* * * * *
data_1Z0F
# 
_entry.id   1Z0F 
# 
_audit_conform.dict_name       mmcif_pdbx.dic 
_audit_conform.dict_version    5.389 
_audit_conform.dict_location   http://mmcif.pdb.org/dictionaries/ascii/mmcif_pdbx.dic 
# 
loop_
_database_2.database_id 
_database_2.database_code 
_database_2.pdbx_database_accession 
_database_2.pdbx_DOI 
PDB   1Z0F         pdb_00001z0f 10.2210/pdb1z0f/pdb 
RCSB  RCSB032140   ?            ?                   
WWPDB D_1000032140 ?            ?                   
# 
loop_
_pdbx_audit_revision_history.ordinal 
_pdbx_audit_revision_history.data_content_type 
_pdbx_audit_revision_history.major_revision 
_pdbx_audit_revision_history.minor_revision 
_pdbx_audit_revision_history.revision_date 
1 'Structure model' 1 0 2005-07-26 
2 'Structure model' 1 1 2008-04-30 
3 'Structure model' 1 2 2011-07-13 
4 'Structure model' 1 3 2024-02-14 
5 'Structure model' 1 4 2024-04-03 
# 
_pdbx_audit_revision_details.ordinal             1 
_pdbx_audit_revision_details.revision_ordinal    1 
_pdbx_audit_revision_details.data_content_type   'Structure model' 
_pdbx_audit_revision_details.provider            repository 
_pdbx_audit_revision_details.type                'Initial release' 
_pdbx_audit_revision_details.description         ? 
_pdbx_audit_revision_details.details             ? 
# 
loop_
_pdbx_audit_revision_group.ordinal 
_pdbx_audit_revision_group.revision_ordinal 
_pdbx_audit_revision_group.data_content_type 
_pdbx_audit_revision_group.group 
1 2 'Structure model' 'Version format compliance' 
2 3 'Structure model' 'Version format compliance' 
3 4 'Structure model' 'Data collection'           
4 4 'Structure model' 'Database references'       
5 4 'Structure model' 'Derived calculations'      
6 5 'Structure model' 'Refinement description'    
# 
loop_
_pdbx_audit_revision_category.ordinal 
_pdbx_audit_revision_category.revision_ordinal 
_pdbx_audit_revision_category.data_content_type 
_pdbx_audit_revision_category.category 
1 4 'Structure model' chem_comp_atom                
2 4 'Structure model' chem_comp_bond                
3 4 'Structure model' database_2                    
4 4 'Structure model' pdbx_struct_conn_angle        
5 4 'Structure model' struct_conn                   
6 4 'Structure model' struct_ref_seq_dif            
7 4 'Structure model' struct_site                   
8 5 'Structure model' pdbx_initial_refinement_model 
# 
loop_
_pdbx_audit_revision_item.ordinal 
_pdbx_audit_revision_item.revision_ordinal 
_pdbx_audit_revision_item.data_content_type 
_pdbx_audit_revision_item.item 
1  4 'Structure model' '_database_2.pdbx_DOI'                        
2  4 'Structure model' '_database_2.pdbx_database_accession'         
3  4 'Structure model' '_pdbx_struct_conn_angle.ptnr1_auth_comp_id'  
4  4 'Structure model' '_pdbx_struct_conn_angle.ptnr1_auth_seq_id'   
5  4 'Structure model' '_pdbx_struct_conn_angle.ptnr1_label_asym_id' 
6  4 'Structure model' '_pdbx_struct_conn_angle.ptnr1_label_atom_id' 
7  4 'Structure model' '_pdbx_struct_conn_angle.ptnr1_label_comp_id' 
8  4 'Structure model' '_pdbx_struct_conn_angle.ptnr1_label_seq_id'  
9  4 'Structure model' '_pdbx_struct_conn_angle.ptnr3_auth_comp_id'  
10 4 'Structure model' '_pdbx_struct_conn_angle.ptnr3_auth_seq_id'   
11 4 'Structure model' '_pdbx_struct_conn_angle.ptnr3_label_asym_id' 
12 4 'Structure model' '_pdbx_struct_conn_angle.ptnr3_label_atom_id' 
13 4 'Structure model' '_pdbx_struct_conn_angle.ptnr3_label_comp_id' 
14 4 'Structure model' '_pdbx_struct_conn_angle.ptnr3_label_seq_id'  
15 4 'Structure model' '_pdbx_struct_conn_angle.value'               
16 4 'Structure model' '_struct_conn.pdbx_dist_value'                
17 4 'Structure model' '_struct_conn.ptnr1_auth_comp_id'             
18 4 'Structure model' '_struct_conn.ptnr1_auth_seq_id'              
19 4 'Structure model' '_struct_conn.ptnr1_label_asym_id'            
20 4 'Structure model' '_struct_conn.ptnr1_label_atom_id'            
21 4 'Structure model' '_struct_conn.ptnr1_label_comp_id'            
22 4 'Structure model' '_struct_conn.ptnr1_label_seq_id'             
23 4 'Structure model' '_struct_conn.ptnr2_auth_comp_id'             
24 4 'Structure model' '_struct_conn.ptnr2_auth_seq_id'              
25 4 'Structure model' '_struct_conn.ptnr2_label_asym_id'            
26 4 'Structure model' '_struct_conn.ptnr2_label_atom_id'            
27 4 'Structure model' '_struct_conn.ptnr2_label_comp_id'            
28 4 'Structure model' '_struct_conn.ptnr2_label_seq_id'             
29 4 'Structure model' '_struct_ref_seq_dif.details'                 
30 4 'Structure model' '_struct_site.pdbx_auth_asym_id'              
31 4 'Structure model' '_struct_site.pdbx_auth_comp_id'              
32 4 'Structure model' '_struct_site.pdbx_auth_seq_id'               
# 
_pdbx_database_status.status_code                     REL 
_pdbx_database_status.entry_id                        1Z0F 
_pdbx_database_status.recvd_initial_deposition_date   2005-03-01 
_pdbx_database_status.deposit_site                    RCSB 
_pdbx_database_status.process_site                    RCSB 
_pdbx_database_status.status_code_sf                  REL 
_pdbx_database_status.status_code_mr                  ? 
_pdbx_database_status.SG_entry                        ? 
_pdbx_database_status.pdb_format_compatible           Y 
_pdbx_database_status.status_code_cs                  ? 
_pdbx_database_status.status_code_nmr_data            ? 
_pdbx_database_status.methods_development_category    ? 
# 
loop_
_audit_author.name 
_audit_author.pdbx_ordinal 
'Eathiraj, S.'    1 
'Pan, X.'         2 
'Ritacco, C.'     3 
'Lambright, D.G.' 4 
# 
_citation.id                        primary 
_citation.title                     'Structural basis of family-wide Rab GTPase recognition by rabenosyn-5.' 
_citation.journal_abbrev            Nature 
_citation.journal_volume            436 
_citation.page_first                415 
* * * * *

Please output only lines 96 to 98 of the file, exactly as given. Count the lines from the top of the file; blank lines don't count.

28 4 'Structure model' '_struct_conn.ptnr2_label_seq_id'             
29 4 'Structure model' '_struct_ref_seq_dif.details'                 
30 4 'Structure model' '_struct_site.pdbx_auth_asym_id'              